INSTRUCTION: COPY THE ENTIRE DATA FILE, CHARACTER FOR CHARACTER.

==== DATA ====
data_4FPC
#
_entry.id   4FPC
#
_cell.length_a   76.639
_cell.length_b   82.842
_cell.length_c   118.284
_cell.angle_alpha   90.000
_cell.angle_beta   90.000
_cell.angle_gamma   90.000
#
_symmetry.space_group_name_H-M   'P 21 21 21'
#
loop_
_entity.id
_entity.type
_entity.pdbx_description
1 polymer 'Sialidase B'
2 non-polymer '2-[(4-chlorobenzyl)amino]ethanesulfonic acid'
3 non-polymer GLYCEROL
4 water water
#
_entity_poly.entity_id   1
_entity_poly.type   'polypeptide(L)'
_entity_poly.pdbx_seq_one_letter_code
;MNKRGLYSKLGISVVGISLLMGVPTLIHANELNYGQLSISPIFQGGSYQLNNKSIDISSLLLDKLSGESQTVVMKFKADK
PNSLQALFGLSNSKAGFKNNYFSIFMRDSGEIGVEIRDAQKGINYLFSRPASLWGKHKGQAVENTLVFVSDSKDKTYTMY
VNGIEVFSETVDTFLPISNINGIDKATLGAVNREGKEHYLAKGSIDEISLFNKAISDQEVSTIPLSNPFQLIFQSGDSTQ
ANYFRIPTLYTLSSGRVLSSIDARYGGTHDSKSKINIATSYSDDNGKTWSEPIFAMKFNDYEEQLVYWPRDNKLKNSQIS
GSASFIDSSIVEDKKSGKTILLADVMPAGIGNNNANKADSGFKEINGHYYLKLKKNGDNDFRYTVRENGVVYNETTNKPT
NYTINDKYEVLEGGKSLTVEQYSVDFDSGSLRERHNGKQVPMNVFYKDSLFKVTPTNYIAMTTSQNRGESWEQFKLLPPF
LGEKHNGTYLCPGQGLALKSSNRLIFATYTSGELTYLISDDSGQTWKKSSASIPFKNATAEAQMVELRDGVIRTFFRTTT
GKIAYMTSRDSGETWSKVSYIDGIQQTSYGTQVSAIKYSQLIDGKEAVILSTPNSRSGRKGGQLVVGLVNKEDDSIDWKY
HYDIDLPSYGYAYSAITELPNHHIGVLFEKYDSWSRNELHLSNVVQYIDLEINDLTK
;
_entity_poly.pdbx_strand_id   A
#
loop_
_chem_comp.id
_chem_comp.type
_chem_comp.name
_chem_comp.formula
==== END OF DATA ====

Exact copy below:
data_4FPC
#
_entry.id   4FPC
#
_cell.length_a   76.639
_cell.length_b   82.842
_cell.length_c   118.284
_cell.angle_alpha   90.000
_cell.angle_beta   90.000
_cell.angle_gamma   90.000
#
_symmetry.space_group_name_H-M   'P 21 21 21'
#
loop_
_entity.id
_entity.type
_entity.pdbx_description
1 polymer 'Sialidase B'
2 non-polymer '2-[(4-chlorobenzyl)amino]ethanesulfonic acid'
3 non-polymer GLYCEROL
4 water water
#
_entity_poly.entity_id   1
_entity_poly.type   'polypeptide(L)'
_entity_poly.pdbx_seq_one_letter_code
;MNKRGLYSKLGISVVGISLLMGVPTLIHANELNYGQLSISPIFQGGSYQLNNKSIDISSLLLDKLSGESQTVVMKFKADK
PNSLQALFGLSNSKAGFKNNYFSIFMRDSGEIGVEIRDAQKGINYLFSRPASLWGKHKGQAVENTLVFVSDSKDKTYTMY
VNGIEVFSETVDTFLPISNINGIDKATLGAVNREGKEHYLAKGSIDEISLFNKAISDQEVSTIPLSNPFQLIFQSGDSTQ
ANYFRIPTLYTLSSGRVLSSIDARYGGTHDSKSKINIATSYSDDNGKTWSEPIFAMKFNDYEEQLVYWPRDNKLKNSQIS
GSASFIDSSIVEDKKSGKTILLADVMPAGIGNNNANKADSGFKEINGHYYLKLKKNGDNDFRYTVRENGVVYNETTNKPT
NYTINDKYEVLEGGKSLTVEQYSVDFDSGSLRERHNGKQVPMNVFYKDSLFKVTPTNYIAMTTSQNRGESWEQFKLLPPF
LGEKHNGTYLCPGQGLALKSSNRLIFATYTSGELTYLISDDSGQTWKKSSASIPFKNATAEAQMVELRDGVIRTFFRTTT
GKIAYMTSRDSGETWSKVSYIDGIQQTSYGTQVSAIKYSQLIDGKEAVILSTPNSRSGRKGGQLVVGLVNKEDDSIDWKY
HYDIDLPSYGYAYSAITELPNHHIGVLFEKYDSWSRNELHLSNVVQYIDLEINDLTK
;
_entity_poly.pdbx_strand_id   A
#
loop_
_chem_comp.id
_chem_comp.type
_chem_comp.name
_chem_comp.formula